Saturday, November 15, 2008

Saturday - Day of Our Lady. Second part of Bl Titus Brandsma lecture - "The Brothers of Our Lady" - click for part one.

Today we continue to meditate on the Beauty of Carmel, Our Lady, ever gracious Protectress of Carmelite Order. Our Lady should be in the heart of every devout Carmelite, she is the example to follow in the Order devotion to her. This truth is often forgotten and neglected nowadays.

In that distress the Saint again had recourse to Mary and his confidence was not betrayed. How could it be otherwise? In the night of the 16th of July, 1251, Mary appeared to the General of the Order, who was in Cambridge at that time.

He was kneeling, as was his wont, far into the night before the statue of Our Lady; from his lips flowed again the devoutly insistent Flos Carmeli. He begged privileges for the Order. In answer to his fervent prayer, Our Lady appeared in the habit of the Order and pointed to it as a pledge of her special protection. Whosoever should die in that habit should not suffer the eternal fire.

This apparition left the Saint enraptured with joy. The Order's habit, hitherto a token of devotion to Mary, now became likewise a pledge of her special protection. The disclosure of this motherly promise in a short time modified the attitude towards the Order. People vied with each other to beg the Order's habit, either to live or to die in it. In receiving the habit of the Order they secured Our Lady's motherly help in those times which were so rich in devotion to Mary. A stronger confirmation of the Marian character of the Order was hardly imaginable and very soon, therefore, it was regarded preeminently as the Marian Order.

It is quite certain that the title became more and more known and recognized, and especially in the Netherlands, where the stock-title of the Order became "Our Lady's Brethren." By that name the Carmelites are usually, nay, nearly always called. This quite outstanding name of Brothers of Our Lady led to a rapid extension of the Order, while at the same time many people living in the world received the habit of the Order to participate in its privileges. In the Order of Carmel, the Scapular supplied the whole habit. Hence, the stamp of Mary was put more and more on the Order.

Our Lady Especially Venerated as Mother of God.
We ought, however, to discuss for a moment the character of the devotion to Mary. This devotion has marks and traits of its own in the Order of Carmel. Whereas in the Order of St. Francis of Assisi Mary's Immaculate Conception is especially regarded, in our own Order attention is focused upon Mary as Mother of God. As such she had already been foreshadowed in the little cloud above Carmel; as such she was honoured on Carmel; and as such she has ever been invoked in our Order. When the first members of the Order looked out from their high mountain towards the country, their looks met first of all Nazareth, and this little town recalled to their minds the coming of the Angel to Mary and the accomplishment of the mystery of the Incarnation in the overshadowing of the Holy Ghost. The contemplation of this mystery has led to a twofold devotion to Mary, which we had better describe as an imitation of Mary, gradually deepening into a closer union with her. We may see the same in the Imitation of Christ in the 14th and 15th centuries, which matured in the 16th century into a close union with Christ. One should not think of the imitation without thinking of the union, nor of the union without the thought of the imitation. Both flow into each other, but in one period the former is more prominent, in another more attention is paid to the latter. One should rather see both trends blended together into one harmonious whole.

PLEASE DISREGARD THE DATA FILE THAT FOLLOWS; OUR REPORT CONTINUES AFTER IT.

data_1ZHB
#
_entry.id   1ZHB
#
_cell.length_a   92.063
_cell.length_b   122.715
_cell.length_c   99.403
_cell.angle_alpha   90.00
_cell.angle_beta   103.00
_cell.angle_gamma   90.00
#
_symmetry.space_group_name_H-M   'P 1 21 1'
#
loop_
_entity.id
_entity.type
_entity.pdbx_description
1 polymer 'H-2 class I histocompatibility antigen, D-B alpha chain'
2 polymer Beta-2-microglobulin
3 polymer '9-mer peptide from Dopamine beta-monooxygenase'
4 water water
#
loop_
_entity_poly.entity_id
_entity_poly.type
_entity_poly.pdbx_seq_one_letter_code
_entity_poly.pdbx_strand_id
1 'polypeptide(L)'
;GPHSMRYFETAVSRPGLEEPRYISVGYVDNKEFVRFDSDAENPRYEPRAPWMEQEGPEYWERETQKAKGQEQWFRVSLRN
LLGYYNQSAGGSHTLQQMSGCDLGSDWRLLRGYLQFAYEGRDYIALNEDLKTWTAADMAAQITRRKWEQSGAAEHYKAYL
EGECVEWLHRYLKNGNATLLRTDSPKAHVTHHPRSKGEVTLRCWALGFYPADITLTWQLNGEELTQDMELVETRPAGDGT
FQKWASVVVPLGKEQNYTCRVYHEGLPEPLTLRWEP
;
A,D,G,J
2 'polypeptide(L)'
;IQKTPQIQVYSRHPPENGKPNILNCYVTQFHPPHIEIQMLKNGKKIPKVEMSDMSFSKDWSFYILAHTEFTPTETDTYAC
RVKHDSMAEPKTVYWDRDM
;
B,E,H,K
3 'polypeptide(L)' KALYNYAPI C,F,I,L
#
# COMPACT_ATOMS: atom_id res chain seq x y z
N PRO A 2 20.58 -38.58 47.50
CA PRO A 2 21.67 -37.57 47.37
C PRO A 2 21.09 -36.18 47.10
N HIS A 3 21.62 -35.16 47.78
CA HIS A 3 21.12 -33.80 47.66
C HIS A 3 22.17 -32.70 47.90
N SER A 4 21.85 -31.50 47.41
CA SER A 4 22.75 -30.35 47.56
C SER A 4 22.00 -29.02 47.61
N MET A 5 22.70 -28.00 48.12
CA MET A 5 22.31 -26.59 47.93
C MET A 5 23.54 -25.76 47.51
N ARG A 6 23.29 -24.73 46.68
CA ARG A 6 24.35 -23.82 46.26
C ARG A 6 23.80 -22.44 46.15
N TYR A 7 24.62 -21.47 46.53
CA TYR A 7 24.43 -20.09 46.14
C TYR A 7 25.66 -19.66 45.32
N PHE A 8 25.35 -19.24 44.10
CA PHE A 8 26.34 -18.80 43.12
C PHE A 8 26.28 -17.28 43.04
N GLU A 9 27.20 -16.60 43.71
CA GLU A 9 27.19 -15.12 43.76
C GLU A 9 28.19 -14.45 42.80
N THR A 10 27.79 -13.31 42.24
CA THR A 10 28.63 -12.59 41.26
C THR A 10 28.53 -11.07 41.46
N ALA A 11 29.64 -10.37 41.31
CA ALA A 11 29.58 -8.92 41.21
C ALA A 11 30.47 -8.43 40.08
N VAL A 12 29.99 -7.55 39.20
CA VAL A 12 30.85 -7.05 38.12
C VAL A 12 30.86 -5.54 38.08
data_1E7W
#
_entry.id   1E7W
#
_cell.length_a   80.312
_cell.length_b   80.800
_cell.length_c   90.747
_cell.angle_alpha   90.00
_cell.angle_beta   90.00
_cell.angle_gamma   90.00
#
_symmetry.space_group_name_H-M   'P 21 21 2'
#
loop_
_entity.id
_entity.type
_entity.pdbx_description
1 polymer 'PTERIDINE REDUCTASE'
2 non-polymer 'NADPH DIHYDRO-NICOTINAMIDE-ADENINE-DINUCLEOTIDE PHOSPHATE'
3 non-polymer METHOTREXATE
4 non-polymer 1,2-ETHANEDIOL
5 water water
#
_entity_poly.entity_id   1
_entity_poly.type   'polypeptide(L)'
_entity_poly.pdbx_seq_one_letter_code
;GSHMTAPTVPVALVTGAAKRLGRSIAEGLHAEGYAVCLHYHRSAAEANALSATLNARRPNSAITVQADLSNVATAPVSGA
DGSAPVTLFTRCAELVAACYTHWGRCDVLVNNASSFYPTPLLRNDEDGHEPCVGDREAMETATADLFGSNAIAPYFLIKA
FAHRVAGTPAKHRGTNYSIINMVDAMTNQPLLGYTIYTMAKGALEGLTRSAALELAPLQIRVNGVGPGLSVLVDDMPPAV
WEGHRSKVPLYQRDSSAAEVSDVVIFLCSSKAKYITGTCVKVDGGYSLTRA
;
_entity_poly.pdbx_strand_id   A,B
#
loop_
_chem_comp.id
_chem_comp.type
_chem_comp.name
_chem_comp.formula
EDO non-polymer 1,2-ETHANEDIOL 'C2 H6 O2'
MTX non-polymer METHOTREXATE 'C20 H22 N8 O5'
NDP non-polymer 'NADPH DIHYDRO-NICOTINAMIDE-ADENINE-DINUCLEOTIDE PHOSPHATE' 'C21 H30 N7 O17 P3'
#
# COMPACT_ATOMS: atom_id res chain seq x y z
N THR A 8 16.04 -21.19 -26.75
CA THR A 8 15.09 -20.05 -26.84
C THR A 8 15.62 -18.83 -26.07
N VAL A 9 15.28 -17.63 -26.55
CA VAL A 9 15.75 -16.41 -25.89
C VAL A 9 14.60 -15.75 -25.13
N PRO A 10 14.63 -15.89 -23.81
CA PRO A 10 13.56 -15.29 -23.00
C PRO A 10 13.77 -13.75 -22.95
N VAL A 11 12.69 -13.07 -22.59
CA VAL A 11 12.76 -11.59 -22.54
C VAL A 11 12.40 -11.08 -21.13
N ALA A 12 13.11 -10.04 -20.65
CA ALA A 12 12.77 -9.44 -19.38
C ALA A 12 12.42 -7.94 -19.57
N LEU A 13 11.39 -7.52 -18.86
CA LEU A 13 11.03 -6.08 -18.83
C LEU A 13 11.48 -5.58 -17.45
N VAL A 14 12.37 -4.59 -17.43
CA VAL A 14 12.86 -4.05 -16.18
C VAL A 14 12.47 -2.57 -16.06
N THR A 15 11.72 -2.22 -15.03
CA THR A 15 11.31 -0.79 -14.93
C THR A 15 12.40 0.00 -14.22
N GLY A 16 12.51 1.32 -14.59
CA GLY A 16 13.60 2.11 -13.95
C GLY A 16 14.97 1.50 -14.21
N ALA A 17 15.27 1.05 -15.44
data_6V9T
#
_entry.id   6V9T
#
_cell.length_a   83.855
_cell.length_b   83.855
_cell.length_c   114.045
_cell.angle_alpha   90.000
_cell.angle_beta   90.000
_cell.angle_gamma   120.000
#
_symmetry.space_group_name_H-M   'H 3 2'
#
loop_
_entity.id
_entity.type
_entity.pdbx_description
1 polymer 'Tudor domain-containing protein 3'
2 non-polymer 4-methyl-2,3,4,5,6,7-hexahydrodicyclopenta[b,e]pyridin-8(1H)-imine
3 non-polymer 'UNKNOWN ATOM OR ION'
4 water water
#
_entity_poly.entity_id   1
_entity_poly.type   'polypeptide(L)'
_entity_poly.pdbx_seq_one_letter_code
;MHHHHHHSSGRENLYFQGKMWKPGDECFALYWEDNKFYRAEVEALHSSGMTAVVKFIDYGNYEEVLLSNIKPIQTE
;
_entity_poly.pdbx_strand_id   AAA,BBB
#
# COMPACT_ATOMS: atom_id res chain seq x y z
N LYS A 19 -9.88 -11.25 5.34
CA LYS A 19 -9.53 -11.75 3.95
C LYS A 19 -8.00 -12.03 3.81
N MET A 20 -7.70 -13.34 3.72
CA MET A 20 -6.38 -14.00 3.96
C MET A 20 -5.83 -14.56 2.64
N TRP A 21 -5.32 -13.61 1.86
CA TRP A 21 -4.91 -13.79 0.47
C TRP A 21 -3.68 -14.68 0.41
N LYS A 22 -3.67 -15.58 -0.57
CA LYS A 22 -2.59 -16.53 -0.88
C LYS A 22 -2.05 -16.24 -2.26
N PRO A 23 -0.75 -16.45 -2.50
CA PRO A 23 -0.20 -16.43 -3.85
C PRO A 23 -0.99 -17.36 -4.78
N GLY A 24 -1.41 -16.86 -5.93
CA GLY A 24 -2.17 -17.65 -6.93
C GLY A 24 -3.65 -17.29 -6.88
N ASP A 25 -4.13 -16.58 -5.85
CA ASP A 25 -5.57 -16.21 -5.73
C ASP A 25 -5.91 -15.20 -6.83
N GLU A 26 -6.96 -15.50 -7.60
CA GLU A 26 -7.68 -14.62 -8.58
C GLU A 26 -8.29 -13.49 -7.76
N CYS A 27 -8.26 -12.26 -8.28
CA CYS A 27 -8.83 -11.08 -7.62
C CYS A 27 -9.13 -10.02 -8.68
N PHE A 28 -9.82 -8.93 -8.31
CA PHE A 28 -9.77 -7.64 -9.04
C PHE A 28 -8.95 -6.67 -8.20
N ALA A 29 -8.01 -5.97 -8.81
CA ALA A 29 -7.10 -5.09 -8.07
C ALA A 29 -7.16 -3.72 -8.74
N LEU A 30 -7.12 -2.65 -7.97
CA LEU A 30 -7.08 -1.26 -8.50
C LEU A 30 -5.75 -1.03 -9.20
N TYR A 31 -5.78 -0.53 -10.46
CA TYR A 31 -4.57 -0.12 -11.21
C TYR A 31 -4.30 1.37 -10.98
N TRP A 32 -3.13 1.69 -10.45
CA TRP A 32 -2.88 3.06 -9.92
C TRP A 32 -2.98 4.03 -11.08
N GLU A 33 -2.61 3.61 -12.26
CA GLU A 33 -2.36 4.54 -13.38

Mary Before Us as our Example.
The imitation of Mary, the most elevated of all creatures, set as an example before us by God Himself, shows Mary as the pattern of all virtues. She is the mirror in which we should ever watch ourselves, the Mother whom her children ought to resemble ever more. A remarkable treatise on this has come down to us in the collection of old manuscripts of the first part of our Order's history, collected by the Spanish Carmelite, Philippus Riboti, and printed in the beginning of the 16th century. How old this utterance of devotion towards Mary may be cannot be solved satisfactorily. At any rate, it is older than the end of the 14th century, when it already belonged to old manuscripts. Father Gabriel Wessels ascribes it without any hesitation to the famous English Carmelite, John Baconthorpe, who lived in the early part of the 14th century.

The author gives a brief outline of the Rule of the Order and concludes that the Carmelite, in order to observe this Rule, has only to look at the example of Our Lady. He thinks that our Order is fully entitled to bear the name, Order of Brothers of Our Lady, seeing that Mary already practised before us everything that is prescribed in the Rule. Then he praises her obedience, purity and apostolic poverty. Just as the Order's Rule commanded, she had chosen her places of residence far from the turmoil of the world: in the loneliness of the little house of Nazareth, in the solitary cave of Bethlehem, in the poverty of Egypt. As to the observance of silence, he points out how few words spoken by Mary have been noted down in the Scripture. And thus he goes on with his examples. Sometimes his parallels are somewhat farfetched, but on the whole his explanations are in keeping with the words and intentions of the Rule. All these facts of Mary's life are pictured to the Carmelite in order to show him how he follows Mary's life closely by observing his Rule.

For those interested in Marian Devotion of Discalced Carmelites I invite to read essay on the subject published by General House of Discalced order in Rome and entitled The Virgin Mary in Our Life"